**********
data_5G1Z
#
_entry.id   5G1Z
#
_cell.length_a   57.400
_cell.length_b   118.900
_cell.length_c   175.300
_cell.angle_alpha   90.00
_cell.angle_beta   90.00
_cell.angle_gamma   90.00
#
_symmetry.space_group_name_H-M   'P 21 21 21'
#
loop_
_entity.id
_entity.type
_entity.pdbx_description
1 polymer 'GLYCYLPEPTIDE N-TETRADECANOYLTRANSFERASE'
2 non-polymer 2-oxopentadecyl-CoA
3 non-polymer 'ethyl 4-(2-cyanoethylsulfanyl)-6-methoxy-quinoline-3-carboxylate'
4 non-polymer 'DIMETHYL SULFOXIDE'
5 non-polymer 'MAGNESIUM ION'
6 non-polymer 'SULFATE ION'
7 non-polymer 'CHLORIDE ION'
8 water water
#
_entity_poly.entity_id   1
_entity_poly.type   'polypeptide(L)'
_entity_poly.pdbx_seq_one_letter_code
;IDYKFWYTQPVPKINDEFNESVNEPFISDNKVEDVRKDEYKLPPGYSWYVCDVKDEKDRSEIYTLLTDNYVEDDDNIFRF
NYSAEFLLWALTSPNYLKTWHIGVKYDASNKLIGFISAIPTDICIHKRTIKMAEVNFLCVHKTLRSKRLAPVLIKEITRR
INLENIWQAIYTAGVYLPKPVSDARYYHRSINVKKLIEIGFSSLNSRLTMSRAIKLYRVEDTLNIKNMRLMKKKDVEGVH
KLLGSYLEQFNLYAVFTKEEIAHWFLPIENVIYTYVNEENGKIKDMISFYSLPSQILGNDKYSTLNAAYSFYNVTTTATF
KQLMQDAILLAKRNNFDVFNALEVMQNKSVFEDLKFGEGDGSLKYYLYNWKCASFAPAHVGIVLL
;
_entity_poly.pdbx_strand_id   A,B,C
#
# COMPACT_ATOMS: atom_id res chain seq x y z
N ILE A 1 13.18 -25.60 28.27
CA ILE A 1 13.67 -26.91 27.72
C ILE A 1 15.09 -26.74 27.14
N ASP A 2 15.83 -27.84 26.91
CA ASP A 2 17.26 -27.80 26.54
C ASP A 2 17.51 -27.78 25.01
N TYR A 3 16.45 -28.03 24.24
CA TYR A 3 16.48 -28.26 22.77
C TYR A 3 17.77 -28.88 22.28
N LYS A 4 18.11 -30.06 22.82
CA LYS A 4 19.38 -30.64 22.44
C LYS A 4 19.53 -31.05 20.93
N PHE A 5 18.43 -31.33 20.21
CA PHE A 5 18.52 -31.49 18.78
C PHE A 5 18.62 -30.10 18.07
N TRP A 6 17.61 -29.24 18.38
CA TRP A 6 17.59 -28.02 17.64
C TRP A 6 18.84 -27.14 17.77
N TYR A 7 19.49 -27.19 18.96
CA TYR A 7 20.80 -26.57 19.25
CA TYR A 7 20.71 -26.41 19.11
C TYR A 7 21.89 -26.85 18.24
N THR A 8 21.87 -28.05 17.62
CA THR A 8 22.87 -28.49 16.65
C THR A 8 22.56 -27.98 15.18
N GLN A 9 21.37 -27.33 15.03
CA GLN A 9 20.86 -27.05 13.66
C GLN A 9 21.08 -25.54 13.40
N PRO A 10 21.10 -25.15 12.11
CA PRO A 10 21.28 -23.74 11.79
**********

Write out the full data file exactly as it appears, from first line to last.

data_5G1Z
#
_entry.id   5G1Z
#
_cell.length_a   57.400
_cell.length_b   118.900
_cell.length_c   175.300
_cell.angle_alpha   90.00
_cell.angle_beta   90.00
_cell.angle_gamma   90.00
#
_symmetry.space_group_name_H-M   'P 21 21 21'
#
loop_
_entity.id
_entity.type
_entity.pdbx_description
1 polymer 'GLYCYLPEPTIDE N-TETRADECANOYLTRANSFERASE'
2 non-polymer 2-oxopentadecyl-CoA
3 non-polymer 'ethyl 4-(2-cyanoethylsulfanyl)-6-methoxy-quinoline-3-carboxylate'
4 non-polymer 'DIMETHYL SULFOXIDE'
5 non-polymer 'MAGNESIUM ION'
6 non-polymer 'SULFATE ION'
7 non-polymer 'CHLORIDE ION'
8 water water
#
_entity_poly.entity_id   1
_entity_poly.type   'polypeptide(L)'
_entity_poly.pdbx_seq_one_letter_code
;IDYKFWYTQPVPKINDEFNESVNEPFISDNKVEDVRKDEYKLPPGYSWYVCDVKDEKDRSEIYTLLTDNYVEDDDNIFRF
NYSAEFLLWALTSPNYLKTWHIGVKYDASNKLIGFISAIPTDICIHKRTIKMAEVNFLCVHKTLRSKRLAPVLIKEITRR
INLENIWQAIYTAGVYLPKPVSDARYYHRSINVKKLIEIGFSSLNSRLTMSRAIKLYRVEDTLNIKNMRLMKKKDVEGVH
KLLGSYLEQFNLYAVFTKEEIAHWFLPIENVIYTYVNEENGKIKDMISFYSLPSQILGNDKYSTLNAAYSFYNVTTTATF
KQLMQDAILLAKRNNFDVFNALEVMQNKSVFEDLKFGEGDGSLKYYLYNWKCASFAPAHVGIVLL
;
_entity_poly.pdbx_strand_id   A,B,C
#
# COMPACT_ATOMS: atom_id res chain seq x y z
N ILE A 1 13.18 -25.60 28.27
CA ILE A 1 13.67 -26.91 27.72
C ILE A 1 15.09 -26.74 27.14
N ASP A 2 15.83 -27.84 26.91
CA ASP A 2 17.26 -27.80 26.54
C ASP A 2 17.51 -27.78 25.01
N TYR A 3 16.45 -28.03 24.24
CA TYR A 3 16.48 -28.26 22.77
C TYR A 3 17.77 -28.88 22.28
N LYS A 4 18.11 -30.06 22.82
CA LYS A 4 19.38 -30.64 22.44
C LYS A 4 19.53 -31.05 20.93
N PHE A 5 18.43 -31.33 20.21
CA PHE A 5 18.52 -31.49 18.78
C PHE A 5 18.62 -30.10 18.07
N TRP A 6 17.61 -29.24 18.38
CA TRP A 6 17.59 -28.02 17.64
C TRP A 6 18.84 -27.14 17.77
N TYR A 7 19.49 -27.19 18.96
CA TYR A 7 20.80 -26.57 19.25
CA TYR A 7 20.71 -26.41 19.11
C TYR A 7 21.89 -26.85 18.24
N THR A 8 21.87 -28.05 17.62
CA THR A 8 22.87 -28.49 16.65
C THR A 8 22.56 -27.98 15.18
N GLN A 9 21.37 -27.33 15.03
CA GLN A 9 20.86 -27.05 13.66
C GLN A 9 21.08 -25.54 13.40
N PRO A 10 21.10 -25.15 12.11
CA PRO A 10 21.28 -23.74 11.79